Wednesday, October 7, 2009

"Guard rails to keep us on the right path"

In the previous post I excerpted from Trevin Wax's summary of the lecture Timothy George gave, "Baptists in Relation to Other Christians." This one I particularly liked because it addresses the issue of creedalism, but emphasizes the importance of creeds — a distinction, I fear, we do not always make, but should. Trevin Wax's outline of what Timothy George said:
Timothy George delivered a message from Jude. He made a case for rejecting creedalism, while emphasizing the value of creeds. He balanced the need for the faith (objective, divine revelation), my faith (subjective, personal trust) and the church’s faith (corporate, public witness to the gospel).

1. The faith.
  • The essential message of Christianity. What God has done in Jesus Christ.
  • Apostle’s Creed and Nicene Creed are expressions of the faith.
  • We are against creeds that are above the Bible, irrevisable, or forced by civil sanction.
  • So why do we need creeds? They are like guard rails to keep us on the right path.
  • The faith has objective content and is divinely revealed by God.
2. My faith.
  • The objective side of faith is not sufficient. We are to exercise saving, believing faith (trust).
  • One of the primary traits of evangelicalism is personal conversion.
  • Has the faith become your faith?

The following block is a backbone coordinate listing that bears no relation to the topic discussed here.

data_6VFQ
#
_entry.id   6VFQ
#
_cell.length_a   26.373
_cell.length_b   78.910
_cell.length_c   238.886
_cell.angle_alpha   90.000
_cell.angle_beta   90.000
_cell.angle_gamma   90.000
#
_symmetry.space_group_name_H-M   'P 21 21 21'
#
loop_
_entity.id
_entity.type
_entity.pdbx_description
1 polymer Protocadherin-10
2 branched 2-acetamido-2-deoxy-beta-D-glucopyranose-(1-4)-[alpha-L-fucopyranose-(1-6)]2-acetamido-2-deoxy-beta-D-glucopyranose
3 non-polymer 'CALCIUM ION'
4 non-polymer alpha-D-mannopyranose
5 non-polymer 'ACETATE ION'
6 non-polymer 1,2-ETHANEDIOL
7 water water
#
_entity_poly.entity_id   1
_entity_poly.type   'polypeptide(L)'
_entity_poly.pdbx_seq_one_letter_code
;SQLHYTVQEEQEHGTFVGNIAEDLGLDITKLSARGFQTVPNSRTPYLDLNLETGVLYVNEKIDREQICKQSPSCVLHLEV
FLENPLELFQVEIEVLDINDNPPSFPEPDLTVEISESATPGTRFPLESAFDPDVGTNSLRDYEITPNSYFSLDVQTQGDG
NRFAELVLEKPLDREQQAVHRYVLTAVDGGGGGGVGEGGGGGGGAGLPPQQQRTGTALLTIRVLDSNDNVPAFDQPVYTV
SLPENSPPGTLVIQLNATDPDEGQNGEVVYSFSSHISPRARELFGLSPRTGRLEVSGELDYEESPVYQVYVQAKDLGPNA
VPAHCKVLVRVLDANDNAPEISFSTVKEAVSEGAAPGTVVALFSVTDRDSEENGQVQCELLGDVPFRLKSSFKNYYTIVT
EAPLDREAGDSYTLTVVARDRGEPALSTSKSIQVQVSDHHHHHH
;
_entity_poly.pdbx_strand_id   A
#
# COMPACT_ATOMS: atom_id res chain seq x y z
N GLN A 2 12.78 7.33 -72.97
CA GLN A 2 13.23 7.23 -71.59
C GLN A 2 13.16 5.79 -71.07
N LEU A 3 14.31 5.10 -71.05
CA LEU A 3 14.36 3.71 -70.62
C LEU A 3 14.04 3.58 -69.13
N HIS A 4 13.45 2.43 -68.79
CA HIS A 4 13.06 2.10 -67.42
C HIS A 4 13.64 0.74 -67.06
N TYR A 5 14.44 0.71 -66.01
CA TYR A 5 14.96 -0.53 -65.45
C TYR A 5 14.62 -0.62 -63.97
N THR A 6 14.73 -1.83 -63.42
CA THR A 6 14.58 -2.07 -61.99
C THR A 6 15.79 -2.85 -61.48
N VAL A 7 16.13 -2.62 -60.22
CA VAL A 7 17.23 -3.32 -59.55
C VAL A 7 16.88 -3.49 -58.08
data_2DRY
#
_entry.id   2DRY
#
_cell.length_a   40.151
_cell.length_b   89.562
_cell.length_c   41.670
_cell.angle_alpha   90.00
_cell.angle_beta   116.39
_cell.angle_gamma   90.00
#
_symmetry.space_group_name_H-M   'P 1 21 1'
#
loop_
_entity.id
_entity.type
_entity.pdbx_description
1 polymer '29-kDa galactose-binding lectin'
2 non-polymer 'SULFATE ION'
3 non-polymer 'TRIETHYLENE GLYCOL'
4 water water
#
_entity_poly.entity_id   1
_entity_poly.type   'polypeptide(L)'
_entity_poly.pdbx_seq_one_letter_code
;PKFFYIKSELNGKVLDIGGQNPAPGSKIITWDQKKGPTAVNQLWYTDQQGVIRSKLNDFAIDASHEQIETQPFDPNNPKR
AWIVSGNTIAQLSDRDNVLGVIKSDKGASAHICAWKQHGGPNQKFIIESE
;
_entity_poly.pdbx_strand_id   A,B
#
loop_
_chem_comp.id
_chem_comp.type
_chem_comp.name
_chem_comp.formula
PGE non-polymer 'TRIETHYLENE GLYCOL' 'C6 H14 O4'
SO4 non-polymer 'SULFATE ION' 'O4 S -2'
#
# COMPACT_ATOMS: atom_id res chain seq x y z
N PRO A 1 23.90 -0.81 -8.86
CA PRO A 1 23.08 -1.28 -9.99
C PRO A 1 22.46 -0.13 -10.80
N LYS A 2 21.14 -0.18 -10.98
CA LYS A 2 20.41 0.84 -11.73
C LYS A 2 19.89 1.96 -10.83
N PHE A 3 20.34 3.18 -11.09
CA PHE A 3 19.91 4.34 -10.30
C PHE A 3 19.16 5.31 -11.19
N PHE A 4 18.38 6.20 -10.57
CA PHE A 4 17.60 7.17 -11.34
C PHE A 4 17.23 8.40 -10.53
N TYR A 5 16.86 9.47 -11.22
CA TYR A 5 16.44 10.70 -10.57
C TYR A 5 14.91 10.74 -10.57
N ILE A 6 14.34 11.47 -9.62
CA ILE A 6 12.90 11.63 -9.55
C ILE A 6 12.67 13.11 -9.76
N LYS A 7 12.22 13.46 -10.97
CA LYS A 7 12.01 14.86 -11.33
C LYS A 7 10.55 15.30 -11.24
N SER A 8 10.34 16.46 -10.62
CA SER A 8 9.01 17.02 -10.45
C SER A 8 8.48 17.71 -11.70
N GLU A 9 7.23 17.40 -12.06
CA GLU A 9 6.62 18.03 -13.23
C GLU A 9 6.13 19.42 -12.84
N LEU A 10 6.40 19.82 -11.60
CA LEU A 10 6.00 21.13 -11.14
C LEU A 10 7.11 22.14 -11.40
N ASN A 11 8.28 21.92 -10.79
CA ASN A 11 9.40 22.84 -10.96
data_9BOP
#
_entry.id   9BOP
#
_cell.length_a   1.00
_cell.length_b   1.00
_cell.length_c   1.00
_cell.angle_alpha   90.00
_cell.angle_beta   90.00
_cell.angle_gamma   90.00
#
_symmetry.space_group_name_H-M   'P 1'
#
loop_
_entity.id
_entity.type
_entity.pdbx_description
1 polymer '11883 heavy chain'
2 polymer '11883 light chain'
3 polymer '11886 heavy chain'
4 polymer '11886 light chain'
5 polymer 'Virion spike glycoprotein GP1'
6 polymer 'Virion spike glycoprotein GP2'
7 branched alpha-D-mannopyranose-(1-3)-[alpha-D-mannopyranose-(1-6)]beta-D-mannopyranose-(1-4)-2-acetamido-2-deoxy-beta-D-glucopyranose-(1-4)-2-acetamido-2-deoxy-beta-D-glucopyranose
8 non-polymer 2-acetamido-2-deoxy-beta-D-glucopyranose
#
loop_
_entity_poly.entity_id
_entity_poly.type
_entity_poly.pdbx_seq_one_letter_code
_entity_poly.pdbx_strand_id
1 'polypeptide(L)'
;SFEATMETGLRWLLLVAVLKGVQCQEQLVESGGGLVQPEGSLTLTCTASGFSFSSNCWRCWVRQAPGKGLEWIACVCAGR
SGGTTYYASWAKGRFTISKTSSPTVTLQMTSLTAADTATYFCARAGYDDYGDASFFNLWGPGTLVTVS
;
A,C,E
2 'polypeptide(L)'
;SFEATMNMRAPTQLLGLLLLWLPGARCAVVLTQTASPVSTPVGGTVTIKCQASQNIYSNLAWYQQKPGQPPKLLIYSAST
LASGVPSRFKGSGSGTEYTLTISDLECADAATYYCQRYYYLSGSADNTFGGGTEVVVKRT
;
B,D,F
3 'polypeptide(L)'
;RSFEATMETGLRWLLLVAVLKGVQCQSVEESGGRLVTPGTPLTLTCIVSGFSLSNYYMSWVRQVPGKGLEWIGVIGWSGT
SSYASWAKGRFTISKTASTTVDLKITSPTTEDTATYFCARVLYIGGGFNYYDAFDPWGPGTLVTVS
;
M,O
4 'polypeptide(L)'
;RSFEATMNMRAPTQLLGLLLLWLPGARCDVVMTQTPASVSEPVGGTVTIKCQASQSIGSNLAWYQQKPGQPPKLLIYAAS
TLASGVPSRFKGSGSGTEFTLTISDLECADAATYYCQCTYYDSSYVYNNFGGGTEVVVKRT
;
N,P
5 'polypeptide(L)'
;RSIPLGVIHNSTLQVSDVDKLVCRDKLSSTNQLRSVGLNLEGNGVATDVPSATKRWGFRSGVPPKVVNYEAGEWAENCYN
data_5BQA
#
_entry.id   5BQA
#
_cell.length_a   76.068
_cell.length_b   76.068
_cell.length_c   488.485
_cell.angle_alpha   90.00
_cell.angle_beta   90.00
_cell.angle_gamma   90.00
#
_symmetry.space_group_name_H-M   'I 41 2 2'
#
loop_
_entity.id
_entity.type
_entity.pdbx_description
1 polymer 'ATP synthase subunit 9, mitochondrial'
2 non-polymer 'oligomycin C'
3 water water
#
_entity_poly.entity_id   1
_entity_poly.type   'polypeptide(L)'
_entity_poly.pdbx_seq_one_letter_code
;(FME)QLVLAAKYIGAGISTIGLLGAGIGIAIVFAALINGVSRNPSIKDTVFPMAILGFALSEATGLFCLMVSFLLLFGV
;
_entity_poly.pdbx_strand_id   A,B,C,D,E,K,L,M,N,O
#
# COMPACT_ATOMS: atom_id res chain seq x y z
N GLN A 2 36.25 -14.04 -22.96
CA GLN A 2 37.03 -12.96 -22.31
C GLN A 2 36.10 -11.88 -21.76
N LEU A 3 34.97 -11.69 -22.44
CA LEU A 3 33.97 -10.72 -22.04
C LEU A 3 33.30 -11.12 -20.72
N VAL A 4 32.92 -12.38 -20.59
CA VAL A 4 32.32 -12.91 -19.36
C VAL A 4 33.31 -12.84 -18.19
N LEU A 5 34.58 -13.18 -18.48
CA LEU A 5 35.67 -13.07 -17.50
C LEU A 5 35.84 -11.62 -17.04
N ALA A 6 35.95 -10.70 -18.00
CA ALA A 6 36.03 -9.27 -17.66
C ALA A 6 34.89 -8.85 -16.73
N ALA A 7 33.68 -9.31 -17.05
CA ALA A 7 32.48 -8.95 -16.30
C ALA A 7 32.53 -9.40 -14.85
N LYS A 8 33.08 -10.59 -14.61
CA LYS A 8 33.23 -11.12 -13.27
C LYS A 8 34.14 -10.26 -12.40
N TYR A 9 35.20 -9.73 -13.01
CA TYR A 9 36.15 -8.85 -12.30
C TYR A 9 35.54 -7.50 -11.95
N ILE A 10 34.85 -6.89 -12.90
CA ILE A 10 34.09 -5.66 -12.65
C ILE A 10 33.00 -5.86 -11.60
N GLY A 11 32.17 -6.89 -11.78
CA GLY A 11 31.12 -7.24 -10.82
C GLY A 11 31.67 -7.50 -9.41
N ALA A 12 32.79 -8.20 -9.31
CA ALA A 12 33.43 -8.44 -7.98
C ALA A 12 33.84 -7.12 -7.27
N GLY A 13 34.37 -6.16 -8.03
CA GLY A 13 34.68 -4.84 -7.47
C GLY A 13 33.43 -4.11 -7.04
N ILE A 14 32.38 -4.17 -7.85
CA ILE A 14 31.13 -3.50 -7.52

3. The Church’s Faith
  • The faith and my faith taken in isolation from one another lead to dead ends.
  • The Church’s faith is rooted in the objectivity of God’s revelation in Jesus Christ.
  • We need to recover the Baptist catechisms, because they teach us about the church’s faith.
  • The church’s faith is meant to be sung as well as said, prayed as well as proclaimed.
  • The church’s faith is public. It cannot be kept to ourselves.
Trevin Wax then provides some "memorable quotes" from the lecture:
  • “No creed but the Bible” is a pretext for “neither creed, nor the Bible.”
  • God give us creeds, but deliver us from creedalism!
  • Dependence upon God is where the faith becomes my faith.
  • As long as the faith remains detached, a mere system of doctrine kept at arm’s length, we are like Nicodemus, who discovers he must be born again.
  • The faith without my faith leads to arid scholasticism, joyless, dead orthodoxy. My faith without the faith ends up in sloppy sentimentalism.
  • Some people who hear about a Baptist Catechism think you might as well be talking about a pregnant Pope or a married bachelor.
  • Ecclesiology is the new frontier of evangelical theology in the 21st century.
Timothy George: Baptists in Relation to Other Christians : Kingdom People

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